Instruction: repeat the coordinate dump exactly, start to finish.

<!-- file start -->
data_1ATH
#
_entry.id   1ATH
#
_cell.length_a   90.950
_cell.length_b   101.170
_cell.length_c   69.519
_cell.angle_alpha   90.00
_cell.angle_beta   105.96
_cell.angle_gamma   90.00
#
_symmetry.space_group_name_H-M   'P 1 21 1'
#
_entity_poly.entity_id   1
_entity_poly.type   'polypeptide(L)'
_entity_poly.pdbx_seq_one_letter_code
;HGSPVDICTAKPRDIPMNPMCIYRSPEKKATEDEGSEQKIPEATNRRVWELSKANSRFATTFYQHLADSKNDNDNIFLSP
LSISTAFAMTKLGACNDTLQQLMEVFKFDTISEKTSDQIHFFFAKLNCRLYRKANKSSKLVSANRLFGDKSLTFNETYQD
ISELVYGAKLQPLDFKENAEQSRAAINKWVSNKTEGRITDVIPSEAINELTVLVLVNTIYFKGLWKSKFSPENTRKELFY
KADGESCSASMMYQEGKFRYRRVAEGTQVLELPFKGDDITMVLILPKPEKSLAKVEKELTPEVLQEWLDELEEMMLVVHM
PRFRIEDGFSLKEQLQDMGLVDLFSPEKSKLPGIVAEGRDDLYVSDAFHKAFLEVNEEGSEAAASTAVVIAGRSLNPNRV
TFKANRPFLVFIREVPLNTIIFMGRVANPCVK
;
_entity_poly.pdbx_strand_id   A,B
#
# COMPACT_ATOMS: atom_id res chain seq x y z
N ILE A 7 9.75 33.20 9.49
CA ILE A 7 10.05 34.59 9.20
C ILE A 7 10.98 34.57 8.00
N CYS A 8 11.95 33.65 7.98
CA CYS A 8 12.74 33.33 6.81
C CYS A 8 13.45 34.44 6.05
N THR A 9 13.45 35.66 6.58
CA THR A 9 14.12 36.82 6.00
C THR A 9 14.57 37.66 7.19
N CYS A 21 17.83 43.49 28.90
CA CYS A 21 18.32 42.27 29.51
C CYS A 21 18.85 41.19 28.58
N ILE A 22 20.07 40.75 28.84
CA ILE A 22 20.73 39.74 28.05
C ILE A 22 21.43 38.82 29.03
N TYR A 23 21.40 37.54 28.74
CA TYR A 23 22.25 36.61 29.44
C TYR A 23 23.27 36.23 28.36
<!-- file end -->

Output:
data_1ATH
#
_entry.id   1ATH
#
_cell.length_a   90.950
_cell.length_b   101.170
_cell.length_c   69.519
_cell.angle_alpha   90.00
_cell.angle_beta   105.96
_cell.angle_gamma   90.00
#
_symmetry.space_group_name_H-M   'P 1 21 1'
#
_entity_poly.entity_id   1
_entity_poly.type   'polypeptide(L)'
_entity_poly.pdbx_seq_one_letter_code
;HGSPVDICTAKPRDIPMNPMCIYRSPEKKATEDEGSEQKIPEATNRRVWELSKANSRFATTFYQHLADSKNDNDNIFLSP
LSISTAFAMTKLGACNDTLQQLMEVFKFDTISEKTSDQIHFFFAKLNCRLYRKANKSSKLVSANRLFGDKSLTFNETYQD
ISELVYGAKLQPLDFKENAEQSRAAINKWVSNKTEGRITDVIPSEAINELTVLVLVNTIYFKGLWKSKFSPENTRKELFY
KADGESCSASMMYQEGKFRYRRVAEGTQVLELPFKGDDITMVLILPKPEKSLAKVEKELTPEVLQEWLDELEEMMLVVHM
PRFRIEDGFSLKEQLQDMGLVDLFSPEKSKLPGIVAEGRDDLYVSDAFHKAFLEVNEEGSEAAASTAVVIAGRSLNPNRV
TFKANRPFLVFIREVPLNTIIFMGRVANPCVK
;
_entity_poly.pdbx_strand_id   A,B
#
# COMPACT_ATOMS: atom_id res chain seq x y z
N ILE A 7 9.75 33.20 9.49
CA ILE A 7 10.05 34.59 9.20
C ILE A 7 10.98 34.57 8.00
N CYS A 8 11.95 33.65 7.98
CA CYS A 8 12.74 33.33 6.81
C CYS A 8 13.45 34.44 6.05
N THR A 9 13.45 35.66 6.58
CA THR A 9 14.12 36.82 6.00
C THR A 9 14.57 37.66 7.19
N CYS A 21 17.83 43.49 28.90
CA CYS A 21 18.32 42.27 29.51
C CYS A 21 18.85 41.19 28.58
N ILE A 22 20.07 40.75 28.84
CA ILE A 22 20.73 39.74 28.05
C ILE A 22 21.43 38.82 29.03
N TYR A 23 21.40 37.54 28.74
CA TYR A 23 22.25 36.61 29.44
C TYR A 23 23.27 36.23 28.36